“Because many of the lawyers representing hotels are real estate lawyers or personal injury lawyers, they’re not always familiar with the specifics of the act,” Norkunas said, walking through the usual process:
A property owner gets sued by Mark Cohen on behalf of plaintiff Howard Cohan, for something such as not having a pool lift, Norkunas outlined.
The owners take the suit to their attorney, who reads the lawsuit and assumes it means the property is supposed to have a pool lift. So he suggests his client spend about $7,500 on a lift and pay Cohen the attorney’s fees he demands in each lawsuit to settle the suit.
“Most lawyers figure it’ll cost the property owner less to settle the suit than take it to court,” Norkunas said.
“He gets about $4,500 in attorney’s fees for each case he settles,” Norkunas said, doing some quick math. “So he files 1,400 suits in Florida, times $4,500 per case, and he’s looking at more than $6 million.”
But Cohen is not entitled to many of the attorney fees he’s collecting, Norkunas said. Furthermore, he added, most of the hotels Cohen sues on behalf of Howard Cohan are not required to have the pool lifts on which the suits are based.
“The specifics of the law state that a property only has to have a pool lift if it’s new construction, so it can be installed from the beginning, or if the installation of a lift is ‘readily achievable’ for a modest expenditure. And in the federal registry, the ADA defines modest expenditure as $500,” Norkunas said.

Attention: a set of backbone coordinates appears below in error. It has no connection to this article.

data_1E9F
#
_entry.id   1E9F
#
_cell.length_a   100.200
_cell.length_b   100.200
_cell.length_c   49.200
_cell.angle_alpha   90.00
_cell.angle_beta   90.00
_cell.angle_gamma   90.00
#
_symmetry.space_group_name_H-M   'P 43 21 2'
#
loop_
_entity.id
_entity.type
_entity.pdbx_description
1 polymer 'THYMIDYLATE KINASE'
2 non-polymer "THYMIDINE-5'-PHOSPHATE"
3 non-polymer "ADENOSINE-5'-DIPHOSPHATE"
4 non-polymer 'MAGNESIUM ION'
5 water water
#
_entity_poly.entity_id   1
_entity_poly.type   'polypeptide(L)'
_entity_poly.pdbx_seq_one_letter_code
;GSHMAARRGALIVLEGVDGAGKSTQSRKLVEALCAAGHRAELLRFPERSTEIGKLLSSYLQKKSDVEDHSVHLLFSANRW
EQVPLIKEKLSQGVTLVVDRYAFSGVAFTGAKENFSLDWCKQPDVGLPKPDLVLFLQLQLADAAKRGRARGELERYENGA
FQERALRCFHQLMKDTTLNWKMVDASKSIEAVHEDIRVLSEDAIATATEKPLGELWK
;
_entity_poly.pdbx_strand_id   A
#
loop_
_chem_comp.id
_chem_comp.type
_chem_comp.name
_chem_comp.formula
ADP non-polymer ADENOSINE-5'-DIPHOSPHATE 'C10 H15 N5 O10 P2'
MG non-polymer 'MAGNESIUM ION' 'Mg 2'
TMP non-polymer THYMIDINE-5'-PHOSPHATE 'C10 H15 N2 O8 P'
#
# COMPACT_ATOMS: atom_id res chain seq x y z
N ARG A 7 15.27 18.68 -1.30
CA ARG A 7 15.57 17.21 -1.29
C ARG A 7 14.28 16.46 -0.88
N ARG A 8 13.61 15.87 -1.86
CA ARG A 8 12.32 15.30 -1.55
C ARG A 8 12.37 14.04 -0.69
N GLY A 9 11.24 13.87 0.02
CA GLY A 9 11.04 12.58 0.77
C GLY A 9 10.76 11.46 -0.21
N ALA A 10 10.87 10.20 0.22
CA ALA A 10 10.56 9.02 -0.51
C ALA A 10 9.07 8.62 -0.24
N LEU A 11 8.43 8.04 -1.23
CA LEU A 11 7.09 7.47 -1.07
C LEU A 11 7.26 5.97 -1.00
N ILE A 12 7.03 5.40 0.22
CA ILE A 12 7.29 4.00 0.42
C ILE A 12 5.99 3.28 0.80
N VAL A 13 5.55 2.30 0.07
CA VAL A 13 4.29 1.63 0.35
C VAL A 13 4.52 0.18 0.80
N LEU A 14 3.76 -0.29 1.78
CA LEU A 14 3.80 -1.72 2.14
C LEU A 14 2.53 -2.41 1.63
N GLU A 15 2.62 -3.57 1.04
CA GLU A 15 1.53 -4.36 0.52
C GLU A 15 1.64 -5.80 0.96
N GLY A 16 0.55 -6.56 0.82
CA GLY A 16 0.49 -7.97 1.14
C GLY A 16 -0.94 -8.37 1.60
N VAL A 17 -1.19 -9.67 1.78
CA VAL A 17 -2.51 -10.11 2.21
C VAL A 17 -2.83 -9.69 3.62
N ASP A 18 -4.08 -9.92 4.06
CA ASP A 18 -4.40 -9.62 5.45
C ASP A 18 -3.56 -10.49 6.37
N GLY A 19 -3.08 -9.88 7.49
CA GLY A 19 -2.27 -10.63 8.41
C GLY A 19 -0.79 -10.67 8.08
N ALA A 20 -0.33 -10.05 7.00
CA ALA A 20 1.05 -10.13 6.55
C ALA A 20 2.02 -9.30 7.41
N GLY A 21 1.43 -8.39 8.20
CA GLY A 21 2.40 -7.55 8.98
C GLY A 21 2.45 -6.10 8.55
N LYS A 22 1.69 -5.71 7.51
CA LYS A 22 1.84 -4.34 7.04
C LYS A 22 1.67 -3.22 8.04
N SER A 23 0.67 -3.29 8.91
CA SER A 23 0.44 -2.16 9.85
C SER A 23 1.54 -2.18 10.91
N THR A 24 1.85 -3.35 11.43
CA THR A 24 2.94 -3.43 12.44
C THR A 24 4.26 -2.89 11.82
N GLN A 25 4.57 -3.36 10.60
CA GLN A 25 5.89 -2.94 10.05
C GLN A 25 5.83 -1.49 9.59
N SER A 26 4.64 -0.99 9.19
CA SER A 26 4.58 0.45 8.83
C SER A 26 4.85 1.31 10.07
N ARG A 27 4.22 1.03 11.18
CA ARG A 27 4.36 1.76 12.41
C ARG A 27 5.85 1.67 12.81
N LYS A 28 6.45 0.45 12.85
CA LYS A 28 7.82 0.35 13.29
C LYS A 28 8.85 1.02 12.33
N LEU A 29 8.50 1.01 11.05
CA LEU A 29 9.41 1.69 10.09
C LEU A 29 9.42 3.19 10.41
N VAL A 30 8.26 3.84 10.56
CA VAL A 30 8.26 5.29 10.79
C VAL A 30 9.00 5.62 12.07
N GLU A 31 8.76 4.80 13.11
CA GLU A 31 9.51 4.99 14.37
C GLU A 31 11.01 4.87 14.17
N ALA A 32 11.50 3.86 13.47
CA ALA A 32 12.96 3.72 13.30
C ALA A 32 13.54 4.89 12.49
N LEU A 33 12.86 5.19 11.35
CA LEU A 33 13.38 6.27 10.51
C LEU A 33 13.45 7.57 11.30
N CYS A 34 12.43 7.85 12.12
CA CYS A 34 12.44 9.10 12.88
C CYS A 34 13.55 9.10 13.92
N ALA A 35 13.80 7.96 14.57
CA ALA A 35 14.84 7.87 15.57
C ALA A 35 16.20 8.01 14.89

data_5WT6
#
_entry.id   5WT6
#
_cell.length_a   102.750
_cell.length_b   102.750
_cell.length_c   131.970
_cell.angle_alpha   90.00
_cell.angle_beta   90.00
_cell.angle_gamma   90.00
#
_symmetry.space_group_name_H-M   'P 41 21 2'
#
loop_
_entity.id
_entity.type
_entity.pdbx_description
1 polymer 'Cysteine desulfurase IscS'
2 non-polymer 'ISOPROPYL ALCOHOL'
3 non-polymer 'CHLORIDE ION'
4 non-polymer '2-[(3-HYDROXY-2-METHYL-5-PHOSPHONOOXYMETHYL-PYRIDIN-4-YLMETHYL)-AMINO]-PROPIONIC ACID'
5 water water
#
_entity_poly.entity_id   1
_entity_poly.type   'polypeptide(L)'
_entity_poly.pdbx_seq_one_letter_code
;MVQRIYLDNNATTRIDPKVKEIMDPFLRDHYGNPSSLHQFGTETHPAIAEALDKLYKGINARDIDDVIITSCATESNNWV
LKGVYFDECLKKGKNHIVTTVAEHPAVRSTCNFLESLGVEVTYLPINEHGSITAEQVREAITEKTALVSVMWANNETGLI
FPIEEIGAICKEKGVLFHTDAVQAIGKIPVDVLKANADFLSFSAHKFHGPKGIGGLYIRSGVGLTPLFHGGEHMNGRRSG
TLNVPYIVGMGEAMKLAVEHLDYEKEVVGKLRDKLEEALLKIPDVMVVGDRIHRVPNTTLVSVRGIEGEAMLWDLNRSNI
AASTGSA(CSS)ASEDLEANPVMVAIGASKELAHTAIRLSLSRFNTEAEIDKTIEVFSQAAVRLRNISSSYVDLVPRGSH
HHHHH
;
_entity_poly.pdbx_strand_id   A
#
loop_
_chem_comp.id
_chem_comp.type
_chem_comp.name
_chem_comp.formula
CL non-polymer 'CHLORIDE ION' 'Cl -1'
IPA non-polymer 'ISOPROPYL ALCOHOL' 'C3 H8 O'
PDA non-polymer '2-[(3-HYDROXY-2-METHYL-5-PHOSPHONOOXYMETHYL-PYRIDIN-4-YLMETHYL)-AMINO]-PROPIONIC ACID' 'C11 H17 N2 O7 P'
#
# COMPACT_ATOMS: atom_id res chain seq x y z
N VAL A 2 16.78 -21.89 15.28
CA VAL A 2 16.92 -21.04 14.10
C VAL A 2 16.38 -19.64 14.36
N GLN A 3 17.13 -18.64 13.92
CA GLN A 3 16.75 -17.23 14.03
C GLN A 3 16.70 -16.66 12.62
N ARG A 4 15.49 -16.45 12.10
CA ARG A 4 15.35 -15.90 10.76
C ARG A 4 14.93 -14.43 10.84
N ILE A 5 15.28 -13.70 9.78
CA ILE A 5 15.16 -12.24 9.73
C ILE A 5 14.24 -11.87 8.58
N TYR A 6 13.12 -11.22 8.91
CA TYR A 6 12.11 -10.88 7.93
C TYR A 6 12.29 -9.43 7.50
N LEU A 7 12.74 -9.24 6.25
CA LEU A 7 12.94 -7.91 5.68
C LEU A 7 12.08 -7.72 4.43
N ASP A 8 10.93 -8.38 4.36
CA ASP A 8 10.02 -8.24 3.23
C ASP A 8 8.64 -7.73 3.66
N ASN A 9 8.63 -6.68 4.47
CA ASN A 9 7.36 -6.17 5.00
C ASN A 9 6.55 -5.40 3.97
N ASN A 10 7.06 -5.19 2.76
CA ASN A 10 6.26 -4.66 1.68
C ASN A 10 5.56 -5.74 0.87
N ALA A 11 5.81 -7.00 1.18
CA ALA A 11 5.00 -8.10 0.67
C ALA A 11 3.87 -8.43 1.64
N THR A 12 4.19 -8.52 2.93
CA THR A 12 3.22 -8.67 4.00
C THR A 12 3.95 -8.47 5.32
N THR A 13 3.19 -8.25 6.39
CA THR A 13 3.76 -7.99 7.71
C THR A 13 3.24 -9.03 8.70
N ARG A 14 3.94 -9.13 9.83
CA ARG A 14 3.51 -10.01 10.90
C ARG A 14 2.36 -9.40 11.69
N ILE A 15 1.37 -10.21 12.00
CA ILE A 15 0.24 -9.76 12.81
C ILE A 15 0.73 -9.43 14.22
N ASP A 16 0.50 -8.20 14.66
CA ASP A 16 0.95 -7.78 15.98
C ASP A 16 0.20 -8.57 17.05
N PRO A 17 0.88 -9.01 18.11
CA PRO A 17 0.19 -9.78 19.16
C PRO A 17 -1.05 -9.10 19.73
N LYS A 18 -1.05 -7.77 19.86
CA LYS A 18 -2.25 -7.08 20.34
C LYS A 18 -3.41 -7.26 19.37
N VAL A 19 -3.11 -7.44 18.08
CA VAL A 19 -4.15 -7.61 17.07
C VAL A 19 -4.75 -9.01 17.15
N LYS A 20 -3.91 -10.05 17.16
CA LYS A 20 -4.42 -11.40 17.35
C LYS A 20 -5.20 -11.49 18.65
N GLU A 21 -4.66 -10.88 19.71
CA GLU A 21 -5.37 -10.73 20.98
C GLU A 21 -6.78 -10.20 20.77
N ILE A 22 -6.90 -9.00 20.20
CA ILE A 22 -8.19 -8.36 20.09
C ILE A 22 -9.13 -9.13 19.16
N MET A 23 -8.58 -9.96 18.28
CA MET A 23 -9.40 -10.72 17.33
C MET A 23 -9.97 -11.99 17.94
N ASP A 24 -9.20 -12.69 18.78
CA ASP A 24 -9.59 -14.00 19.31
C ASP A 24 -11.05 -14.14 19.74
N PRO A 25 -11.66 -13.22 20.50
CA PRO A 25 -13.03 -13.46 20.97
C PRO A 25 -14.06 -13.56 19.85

He also explained that the Americans with Disabilities Act states that once a defendant — in this case a hotel — fixes whatever barrier that limited a disabled person’s access, “then the case is moot and the defendant is not responsible for the plaintiff’s attorney’s fees.
“Mark Cohen is not entitled to a penny of attorney’s fees for any of these lawsuits he’s settled,” Norkunas said, adding that the ADA also expressly prohibits Howard Cohan, the perennial plaintiff, from receiving any compensatory damages from an ADA lawsuit.
“In other words, a disabled plaintiff cannot legally receive any financial benefit from these ADA cases. Would any plaintiff agree to be a serial plaintiff for Mark Cohen in hundreds of cases without making a dime?” Norkunas said.
“I planned to say all this in federal court [today]. But Cohen is petrified to come to court. If he was doing the right thing, he would have shown up in court [today.] I wouldn’t be surprised if he doesn’t show up at the Dec. 4 hearing.”
Judge Snow, in her order granting the postponement, typed into the docket records, in all capitals, “ALL PARTIES AND THEIR COUNSEL MUST ATTEND.”
“Judge Snow is the first federal judge to require Cohen and Cohan to appear in court to answer for all these lawsuits,” Norkunas said, adding that he wouldn’t be surprised if Cohen dropped his lawsuit against the Marquesa Hotel between now and the December hearing.
“But the best thing for the Marquesa Hotel — him dropping the suit — would be the worst thing for everyone else fighting this fight against this guy and these lawsuits,” Norkunas said. “So now we wait until Dec. 4.”